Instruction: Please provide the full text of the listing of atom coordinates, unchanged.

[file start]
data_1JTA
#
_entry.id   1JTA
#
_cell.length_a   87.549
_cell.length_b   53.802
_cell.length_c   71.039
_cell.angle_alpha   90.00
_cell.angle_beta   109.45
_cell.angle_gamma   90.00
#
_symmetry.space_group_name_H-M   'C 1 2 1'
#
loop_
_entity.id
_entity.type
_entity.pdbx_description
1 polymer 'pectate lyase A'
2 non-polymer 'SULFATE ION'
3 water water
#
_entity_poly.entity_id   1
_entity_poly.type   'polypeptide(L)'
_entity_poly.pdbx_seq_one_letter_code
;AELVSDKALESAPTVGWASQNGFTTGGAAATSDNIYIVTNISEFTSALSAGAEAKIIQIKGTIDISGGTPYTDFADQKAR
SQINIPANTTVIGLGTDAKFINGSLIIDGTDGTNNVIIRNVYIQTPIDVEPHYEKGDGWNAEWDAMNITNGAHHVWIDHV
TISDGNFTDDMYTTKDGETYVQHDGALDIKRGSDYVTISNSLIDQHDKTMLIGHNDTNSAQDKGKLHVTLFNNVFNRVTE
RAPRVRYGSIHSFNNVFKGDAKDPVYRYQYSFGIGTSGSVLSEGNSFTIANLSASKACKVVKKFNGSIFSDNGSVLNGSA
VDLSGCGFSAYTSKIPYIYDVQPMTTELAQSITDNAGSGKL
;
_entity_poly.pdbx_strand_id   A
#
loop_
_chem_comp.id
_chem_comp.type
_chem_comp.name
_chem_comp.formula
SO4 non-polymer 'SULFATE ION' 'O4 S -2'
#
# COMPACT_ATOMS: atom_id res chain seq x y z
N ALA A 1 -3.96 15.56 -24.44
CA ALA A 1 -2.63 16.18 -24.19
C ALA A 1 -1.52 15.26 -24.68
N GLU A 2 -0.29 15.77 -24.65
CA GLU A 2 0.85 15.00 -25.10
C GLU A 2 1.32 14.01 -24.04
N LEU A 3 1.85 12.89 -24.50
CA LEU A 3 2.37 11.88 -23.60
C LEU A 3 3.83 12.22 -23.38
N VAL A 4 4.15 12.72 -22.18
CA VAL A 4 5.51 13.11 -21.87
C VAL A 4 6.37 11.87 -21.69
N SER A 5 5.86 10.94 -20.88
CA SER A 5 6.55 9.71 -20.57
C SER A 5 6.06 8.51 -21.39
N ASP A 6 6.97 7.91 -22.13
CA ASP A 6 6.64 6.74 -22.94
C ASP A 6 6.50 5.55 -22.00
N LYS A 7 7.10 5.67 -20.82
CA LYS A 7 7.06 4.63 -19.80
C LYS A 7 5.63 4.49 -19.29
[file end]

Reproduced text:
data_1JTA
#
_entry.id   1JTA
#
_cell.length_a   87.549
_cell.length_b   53.802
_cell.length_c   71.039
_cell.angle_alpha   90.00
_cell.angle_beta   109.45
_cell.angle_gamma   90.00
#
_symmetry.space_group_name_H-M   'C 1 2 1'
#
loop_
_entity.id
_entity.type
_entity.pdbx_description
1 polymer 'pectate lyase A'
2 non-polymer 'SULFATE ION'
3 water water
#
_entity_poly.entity_id   1
_entity_poly.type   'polypeptide(L)'
_entity_poly.pdbx_seq_one_letter_code
;AELVSDKALESAPTVGWASQNGFTTGGAAATSDNIYIVTNISEFTSALSAGAEAKIIQIKGTIDISGGTPYTDFADQKAR
SQINIPANTTVIGLGTDAKFINGSLIIDGTDGTNNVIIRNVYIQTPIDVEPHYEKGDGWNAEWDAMNITNGAHHVWIDHV
TISDGNFTDDMYTTKDGETYVQHDGALDIKRGSDYVTISNSLIDQHDKTMLIGHNDTNSAQDKGKLHVTLFNNVFNRVTE
RAPRVRYGSIHSFNNVFKGDAKDPVYRYQYSFGIGTSGSVLSEGNSFTIANLSASKACKVVKKFNGSIFSDNGSVLNGSA
VDLSGCGFSAYTSKIPYIYDVQPMTTELAQSITDNAGSGKL
;
_entity_poly.pdbx_strand_id   A
#
loop_
_chem_comp.id
_chem_comp.type
_chem_comp.name
_chem_comp.formula
SO4 non-polymer 'SULFATE ION' 'O4 S -2'
#
# COMPACT_ATOMS: atom_id res chain seq x y z
N ALA A 1 -3.96 15.56 -24.44
CA ALA A 1 -2.63 16.18 -24.19
C ALA A 1 -1.52 15.26 -24.68
N GLU A 2 -0.29 15.77 -24.65
CA GLU A 2 0.85 15.00 -25.10
C GLU A 2 1.32 14.01 -24.04
N LEU A 3 1.85 12.89 -24.50
CA LEU A 3 2.37 11.88 -23.60
C LEU A 3 3.83 12.22 -23.38
N VAL A 4 4.15 12.72 -22.18
CA VAL A 4 5.51 13.11 -21.87
C VAL A 4 6.37 11.87 -21.69
N SER A 5 5.86 10.94 -20.88
CA SER A 5 6.55 9.71 -20.57
C SER A 5 6.06 8.51 -21.39
N ASP A 6 6.97 7.91 -22.13
CA ASP A 6 6.64 6.74 -22.94
C ASP A 6 6.50 5.55 -22.00
N LYS A 7 7.10 5.67 -20.82
CA LYS A 7 7.06 4.63 -19.80
C LYS A 7 5.63 4.49 -19.29